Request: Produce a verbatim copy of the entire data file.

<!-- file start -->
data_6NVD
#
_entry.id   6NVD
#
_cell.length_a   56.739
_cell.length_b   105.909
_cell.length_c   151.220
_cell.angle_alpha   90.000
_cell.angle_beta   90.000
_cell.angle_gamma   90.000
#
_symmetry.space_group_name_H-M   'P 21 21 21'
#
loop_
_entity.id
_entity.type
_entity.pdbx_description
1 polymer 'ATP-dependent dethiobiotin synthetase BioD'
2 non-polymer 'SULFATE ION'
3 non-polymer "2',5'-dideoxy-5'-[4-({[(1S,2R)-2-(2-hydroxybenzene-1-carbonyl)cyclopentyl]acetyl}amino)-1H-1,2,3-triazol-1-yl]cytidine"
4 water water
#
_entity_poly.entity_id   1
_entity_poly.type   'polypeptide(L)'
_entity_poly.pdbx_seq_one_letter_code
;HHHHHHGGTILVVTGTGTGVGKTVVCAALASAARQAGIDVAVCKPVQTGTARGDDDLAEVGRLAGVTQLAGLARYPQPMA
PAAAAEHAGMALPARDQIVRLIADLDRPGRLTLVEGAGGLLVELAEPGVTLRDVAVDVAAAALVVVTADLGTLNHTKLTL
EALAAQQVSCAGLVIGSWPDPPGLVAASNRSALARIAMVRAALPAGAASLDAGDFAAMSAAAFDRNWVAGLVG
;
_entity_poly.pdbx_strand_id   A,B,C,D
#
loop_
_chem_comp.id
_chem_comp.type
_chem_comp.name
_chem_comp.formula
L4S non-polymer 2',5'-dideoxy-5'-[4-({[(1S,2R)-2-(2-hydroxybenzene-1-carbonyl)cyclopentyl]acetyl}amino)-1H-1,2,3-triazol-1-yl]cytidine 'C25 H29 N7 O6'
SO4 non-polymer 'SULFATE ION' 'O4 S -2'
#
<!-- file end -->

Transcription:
data_6NVD
#
_entry.id   6NVD
#
_cell.length_a   56.739
_cell.length_b   105.909
_cell.length_c   151.220
_cell.angle_alpha   90.000
_cell.angle_beta   90.000
_cell.angle_gamma   90.000
#
_symmetry.space_group_name_H-M   'P 21 21 21'
#
loop_
_entity.id
_entity.type
_entity.pdbx_description
1 polymer 'ATP-dependent dethiobiotin synthetase BioD'
2 non-polymer 'SULFATE ION'
3 non-polymer "2',5'-dideoxy-5'-[4-({[(1S,2R)-2-(2-hydroxybenzene-1-carbonyl)cyclopentyl]acetyl}amino)-1H-1,2,3-triazol-1-yl]cytidine"
4 water water
#
_entity_poly.entity_id   1
_entity_poly.type   'polypeptide(L)'
_entity_poly.pdbx_seq_one_letter_code
;HHHHHHGGTILVVTGTGTGVGKTVVCAALASAARQAGIDVAVCKPVQTGTARGDDDLAEVGRLAGVTQLAGLARYPQPMA
PAAAAEHAGMALPARDQIVRLIADLDRPGRLTLVEGAGGLLVELAEPGVTLRDVAVDVAAAALVVVTADLGTLNHTKLTL
EALAAQQVSCAGLVIGSWPDPPGLVAASNRSALARIAMVRAALPAGAASLDAGDFAAMSAAAFDRNWVAGLVG
;
_entity_poly.pdbx_strand_id   A,B,C,D
#
loop_
_chem_comp.id
_chem_comp.type
_chem_comp.name
_chem_comp.formula
L4S non-polymer 2',5'-dideoxy-5'-[4-({[(1S,2R)-2-(2-hydroxybenzene-1-carbonyl)cyclopentyl]acetyl}amino)-1H-1,2,3-triazol-1-yl]cytidine 'C25 H29 N7 O6'
SO4 non-polymer 'SULFATE ION' 'O4 S -2'
#